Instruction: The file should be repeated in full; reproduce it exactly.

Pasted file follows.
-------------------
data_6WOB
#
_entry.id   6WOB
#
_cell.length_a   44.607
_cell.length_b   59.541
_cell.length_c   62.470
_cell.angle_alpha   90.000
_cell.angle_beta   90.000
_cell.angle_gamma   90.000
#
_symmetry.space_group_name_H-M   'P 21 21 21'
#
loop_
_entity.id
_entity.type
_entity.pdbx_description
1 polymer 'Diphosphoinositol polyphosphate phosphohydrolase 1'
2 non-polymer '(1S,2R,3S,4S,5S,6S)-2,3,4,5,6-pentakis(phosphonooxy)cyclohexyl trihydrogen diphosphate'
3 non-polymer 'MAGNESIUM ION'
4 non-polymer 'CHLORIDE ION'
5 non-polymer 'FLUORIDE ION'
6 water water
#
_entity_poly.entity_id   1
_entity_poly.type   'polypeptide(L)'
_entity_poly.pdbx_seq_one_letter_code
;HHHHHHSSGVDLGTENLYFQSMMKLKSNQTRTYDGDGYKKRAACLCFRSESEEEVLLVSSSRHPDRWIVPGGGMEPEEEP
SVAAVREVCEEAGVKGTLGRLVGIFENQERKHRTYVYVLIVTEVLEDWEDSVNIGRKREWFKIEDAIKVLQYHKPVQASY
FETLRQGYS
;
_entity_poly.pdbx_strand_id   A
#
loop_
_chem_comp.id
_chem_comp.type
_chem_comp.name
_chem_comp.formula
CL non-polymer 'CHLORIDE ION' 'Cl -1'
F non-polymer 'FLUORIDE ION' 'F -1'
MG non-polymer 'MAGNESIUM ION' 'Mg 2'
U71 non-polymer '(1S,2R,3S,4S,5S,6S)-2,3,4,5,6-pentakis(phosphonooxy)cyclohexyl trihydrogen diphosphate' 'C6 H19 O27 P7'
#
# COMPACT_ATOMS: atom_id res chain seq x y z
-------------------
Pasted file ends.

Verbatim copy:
data_6WOB
#
_entry.id   6WOB
#
_cell.length_a   44.607
_cell.length_b   59.541
_cell.length_c   62.470
_cell.angle_alpha   90.000
_cell.angle_beta   90.000
_cell.angle_gamma   90.000
#
_symmetry.space_group_name_H-M   'P 21 21 21'
#
loop_
_entity.id
_entity.type
_entity.pdbx_description
1 polymer 'Diphosphoinositol polyphosphate phosphohydrolase 1'
2 non-polymer '(1S,2R,3S,4S,5S,6S)-2,3,4,5,6-pentakis(phosphonooxy)cyclohexyl trihydrogen diphosphate'
3 non-polymer 'MAGNESIUM ION'
4 non-polymer 'CHLORIDE ION'
5 non-polymer 'FLUORIDE ION'
6 water water
#
_entity_poly.entity_id   1
_entity_poly.type   'polypeptide(L)'
_entity_poly.pdbx_seq_one_letter_code
;HHHHHHSSGVDLGTENLYFQSMMKLKSNQTRTYDGDGYKKRAACLCFRSESEEEVLLVSSSRHPDRWIVPGGGMEPEEEP
SVAAVREVCEEAGVKGTLGRLVGIFENQERKHRTYVYVLIVTEVLEDWEDSVNIGRKREWFKIEDAIKVLQYHKPVQASY
FETLRQGYS
;
_entity_poly.pdbx_strand_id   A
#
loop_
_chem_comp.id
_chem_comp.type
_chem_comp.name
_chem_comp.formula
CL non-polymer 'CHLORIDE ION' 'Cl -1'
F non-polymer 'FLUORIDE ION' 'F -1'
MG non-polymer 'MAGNESIUM ION' 'Mg 2'
U71 non-polymer '(1S,2R,3S,4S,5S,6S)-2,3,4,5,6-pentakis(phosphonooxy)cyclohexyl trihydrogen diphosphate' 'C6 H19 O27 P7'
#
# COMPACT_ATOMS: atom_id res chain seq x y z